To put this in perspective, $2.5 billion in additional revenue could boost the incomes of families by more than $2,000 for every child living in poverty in the state, and $5 billion could provide more than $4,000 per impoverished child. However, it would not substantially increase the costs of doing business for profitable corporations and would be unlikely to drive companies’ decisions about how much business to do in California. This is especially true considering that corporations’ tax obligations to the state are based on how much of their sales are made in California, and California provides a considerable customer base.

Substantial Benefits for Struggling Californians

While a tax increase of either size would be manageable for wealthy corporations, the resulting revenue could be very meaningful for Californians struggling with the basic costs of living, including housing, food, child care, and health expenses. Many of these Californians have been locked out of economic security in large part due to the low wages, insufficient benefits, and few advancement opportunities provided by some of these very wealthy corporations. Californians of color have been particularly excluded from economic opportunities due to structural racism and discrimination in employment and other arenas.

Corporations Can Afford to Contribute More

Highly profitable businesses in California benefit from having healthy, well-educated workers who can afford to live near their jobs and have the necessary care and education for their children while they work. These corporations can afford to pay a small increase in state corporate taxes to support caring for and educating California’s children and youth, keeping the state’s residents healthy and housed, and ensuring they don’t fall through the cracks when faced with a crisis.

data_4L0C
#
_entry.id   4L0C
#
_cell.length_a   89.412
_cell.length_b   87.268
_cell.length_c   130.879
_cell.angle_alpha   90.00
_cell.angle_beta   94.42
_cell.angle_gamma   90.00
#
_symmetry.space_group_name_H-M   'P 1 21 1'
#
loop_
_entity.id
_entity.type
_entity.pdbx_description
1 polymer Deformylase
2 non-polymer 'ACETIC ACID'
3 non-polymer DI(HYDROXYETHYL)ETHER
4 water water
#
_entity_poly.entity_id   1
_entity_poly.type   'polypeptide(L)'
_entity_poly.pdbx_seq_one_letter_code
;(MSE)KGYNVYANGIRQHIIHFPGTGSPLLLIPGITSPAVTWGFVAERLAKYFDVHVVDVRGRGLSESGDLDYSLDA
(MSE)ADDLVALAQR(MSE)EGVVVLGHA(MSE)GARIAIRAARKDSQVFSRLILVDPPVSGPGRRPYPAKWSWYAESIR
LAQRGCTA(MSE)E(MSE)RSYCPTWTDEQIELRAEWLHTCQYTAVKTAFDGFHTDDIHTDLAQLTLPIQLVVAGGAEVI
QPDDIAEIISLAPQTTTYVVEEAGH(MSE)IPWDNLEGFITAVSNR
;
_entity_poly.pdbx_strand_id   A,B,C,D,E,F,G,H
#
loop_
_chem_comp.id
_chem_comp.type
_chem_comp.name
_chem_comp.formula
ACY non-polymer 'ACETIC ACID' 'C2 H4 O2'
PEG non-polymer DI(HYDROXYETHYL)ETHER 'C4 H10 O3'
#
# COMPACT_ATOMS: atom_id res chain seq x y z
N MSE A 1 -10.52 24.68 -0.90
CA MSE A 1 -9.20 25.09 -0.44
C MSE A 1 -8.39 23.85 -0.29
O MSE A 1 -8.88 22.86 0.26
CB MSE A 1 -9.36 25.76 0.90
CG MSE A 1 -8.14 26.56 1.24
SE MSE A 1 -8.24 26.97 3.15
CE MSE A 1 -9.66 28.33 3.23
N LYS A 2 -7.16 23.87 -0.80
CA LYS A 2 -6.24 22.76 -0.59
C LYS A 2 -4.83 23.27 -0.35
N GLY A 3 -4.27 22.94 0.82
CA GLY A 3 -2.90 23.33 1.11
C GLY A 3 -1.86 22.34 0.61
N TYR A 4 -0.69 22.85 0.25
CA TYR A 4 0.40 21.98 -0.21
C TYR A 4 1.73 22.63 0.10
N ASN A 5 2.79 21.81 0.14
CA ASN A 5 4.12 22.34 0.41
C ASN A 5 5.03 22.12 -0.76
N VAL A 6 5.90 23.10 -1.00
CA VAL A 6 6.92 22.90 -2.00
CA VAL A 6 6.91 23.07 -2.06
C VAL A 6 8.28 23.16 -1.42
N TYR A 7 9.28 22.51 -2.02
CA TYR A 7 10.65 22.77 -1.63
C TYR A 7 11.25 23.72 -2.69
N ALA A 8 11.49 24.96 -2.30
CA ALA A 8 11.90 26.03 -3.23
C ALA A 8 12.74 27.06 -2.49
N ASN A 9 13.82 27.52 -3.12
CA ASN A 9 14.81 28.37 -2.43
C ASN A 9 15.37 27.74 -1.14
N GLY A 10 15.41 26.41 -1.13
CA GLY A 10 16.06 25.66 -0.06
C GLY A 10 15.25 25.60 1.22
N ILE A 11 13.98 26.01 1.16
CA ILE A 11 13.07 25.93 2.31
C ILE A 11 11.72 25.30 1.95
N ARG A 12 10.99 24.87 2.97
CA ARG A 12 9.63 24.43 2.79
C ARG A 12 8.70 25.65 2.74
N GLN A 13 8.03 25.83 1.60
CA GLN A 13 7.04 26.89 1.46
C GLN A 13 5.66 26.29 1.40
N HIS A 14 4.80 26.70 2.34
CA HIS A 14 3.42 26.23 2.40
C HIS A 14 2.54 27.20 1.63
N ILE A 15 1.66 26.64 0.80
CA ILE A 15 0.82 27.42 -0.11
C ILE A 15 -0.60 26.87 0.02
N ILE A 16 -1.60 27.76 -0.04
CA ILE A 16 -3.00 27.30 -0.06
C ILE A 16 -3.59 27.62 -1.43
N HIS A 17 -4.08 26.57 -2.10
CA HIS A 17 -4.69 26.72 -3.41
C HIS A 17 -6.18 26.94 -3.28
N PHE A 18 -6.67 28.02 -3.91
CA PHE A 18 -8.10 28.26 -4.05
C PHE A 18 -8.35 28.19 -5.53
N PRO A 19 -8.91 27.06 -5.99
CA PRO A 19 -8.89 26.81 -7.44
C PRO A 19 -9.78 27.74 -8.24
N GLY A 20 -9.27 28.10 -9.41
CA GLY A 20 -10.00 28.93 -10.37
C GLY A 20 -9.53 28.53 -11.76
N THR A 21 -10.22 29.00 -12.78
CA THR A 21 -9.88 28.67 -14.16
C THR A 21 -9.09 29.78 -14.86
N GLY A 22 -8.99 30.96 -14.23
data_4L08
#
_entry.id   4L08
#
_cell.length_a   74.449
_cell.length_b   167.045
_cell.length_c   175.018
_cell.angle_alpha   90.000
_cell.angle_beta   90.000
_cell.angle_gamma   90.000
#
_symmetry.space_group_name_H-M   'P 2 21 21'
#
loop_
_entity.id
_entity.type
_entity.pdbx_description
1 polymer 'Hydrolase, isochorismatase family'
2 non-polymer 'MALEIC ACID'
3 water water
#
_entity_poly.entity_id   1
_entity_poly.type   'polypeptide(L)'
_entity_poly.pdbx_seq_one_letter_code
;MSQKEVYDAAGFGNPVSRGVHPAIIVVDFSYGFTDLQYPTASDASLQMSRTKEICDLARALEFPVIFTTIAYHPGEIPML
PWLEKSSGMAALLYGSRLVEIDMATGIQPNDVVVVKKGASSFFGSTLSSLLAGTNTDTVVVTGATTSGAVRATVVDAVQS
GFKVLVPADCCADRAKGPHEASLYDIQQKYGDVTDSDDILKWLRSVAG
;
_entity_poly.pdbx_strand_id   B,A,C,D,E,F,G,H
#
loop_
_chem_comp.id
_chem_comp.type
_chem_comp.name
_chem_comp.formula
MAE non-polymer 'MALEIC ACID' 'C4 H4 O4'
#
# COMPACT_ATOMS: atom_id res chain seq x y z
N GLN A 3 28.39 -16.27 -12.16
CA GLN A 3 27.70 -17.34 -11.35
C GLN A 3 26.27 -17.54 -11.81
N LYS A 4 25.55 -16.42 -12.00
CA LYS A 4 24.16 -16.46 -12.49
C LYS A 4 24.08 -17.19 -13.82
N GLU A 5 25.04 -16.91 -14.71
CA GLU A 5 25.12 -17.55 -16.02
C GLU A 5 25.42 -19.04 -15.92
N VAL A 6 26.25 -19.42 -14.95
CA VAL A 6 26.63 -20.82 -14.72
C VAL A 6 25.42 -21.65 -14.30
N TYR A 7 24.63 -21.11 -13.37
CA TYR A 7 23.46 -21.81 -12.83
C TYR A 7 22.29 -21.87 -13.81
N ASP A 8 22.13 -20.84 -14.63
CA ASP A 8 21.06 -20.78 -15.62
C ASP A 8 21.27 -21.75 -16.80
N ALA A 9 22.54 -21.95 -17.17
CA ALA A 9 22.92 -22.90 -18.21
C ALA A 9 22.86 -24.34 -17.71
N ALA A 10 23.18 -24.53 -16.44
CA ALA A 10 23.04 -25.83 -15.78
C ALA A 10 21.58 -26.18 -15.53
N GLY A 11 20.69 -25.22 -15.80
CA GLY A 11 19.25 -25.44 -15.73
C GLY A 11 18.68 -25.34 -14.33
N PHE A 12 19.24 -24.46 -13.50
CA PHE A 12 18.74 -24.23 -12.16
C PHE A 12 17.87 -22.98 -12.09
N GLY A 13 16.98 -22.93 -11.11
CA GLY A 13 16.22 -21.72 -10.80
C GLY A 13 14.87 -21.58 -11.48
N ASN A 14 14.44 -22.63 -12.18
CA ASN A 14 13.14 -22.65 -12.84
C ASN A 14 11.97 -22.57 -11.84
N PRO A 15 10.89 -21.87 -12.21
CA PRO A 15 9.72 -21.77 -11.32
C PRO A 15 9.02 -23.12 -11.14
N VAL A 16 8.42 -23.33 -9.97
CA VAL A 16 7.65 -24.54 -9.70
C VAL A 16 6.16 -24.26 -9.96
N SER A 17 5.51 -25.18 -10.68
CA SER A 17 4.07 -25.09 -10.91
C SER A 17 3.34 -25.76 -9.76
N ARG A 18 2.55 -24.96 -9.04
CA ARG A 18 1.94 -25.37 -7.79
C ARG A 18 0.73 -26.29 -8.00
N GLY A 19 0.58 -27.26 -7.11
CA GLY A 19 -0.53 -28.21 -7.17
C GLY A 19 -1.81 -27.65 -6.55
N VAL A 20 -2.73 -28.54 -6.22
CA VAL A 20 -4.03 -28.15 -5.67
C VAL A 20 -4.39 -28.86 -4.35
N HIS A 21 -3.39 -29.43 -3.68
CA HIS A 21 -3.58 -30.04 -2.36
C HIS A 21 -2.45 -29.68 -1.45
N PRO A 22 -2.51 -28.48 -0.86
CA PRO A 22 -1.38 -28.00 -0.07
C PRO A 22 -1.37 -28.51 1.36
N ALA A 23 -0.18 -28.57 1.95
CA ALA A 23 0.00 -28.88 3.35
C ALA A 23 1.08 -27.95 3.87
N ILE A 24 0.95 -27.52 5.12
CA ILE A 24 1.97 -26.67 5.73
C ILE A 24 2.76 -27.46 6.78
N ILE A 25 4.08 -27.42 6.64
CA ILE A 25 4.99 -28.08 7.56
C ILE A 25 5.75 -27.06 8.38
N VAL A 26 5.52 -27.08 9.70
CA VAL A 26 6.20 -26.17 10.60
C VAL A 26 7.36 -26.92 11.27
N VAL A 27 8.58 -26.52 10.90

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    Business expenses are defined in this analysis as the total deductions reported to the Franchise Tax Board for corporations filing taxes in California. Data for tax years 2020 and 2021 are excluded from this analysis because a pandemic-era temporary policy was in place for these years that limited the ability of corporations to fully utilize tax credits and to offset current-year income with prior-year losses. Therefore, corporate tax collections were higher in these years than in normal years.

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key takeaway

California’s refundable tax credits for low-income residents make up a small fraction — less than 2% — of the state’s nearly $80 billion of tax breaks, which disproportionately benefit profitable corporations and the wealthy.

California’s three refundable tax credits — the California Earned Income Tax Credit (CalEITC), the Young Child Tax Credit, and the Foster Youth Tax Credit — are the only credits that benefit people with very low incomes.

Yet, these credits make up less than 2% of the nearly $80 billion total cost of state tax breaks for individuals and businesses. Many of these other tax breaks largely benefit high-income individuals and profitable corporations.

Everyone deserves an opportunity to achieve economic security. State leaders can make the tax system more fair by expanding credits that reach Californians with low incomes.

A donut chart showing the estimated cost of tax breaks in the fiscal year 2023-24 where tax credits for Californians with low incomes make up less than two percent of individual and business income tax breaks.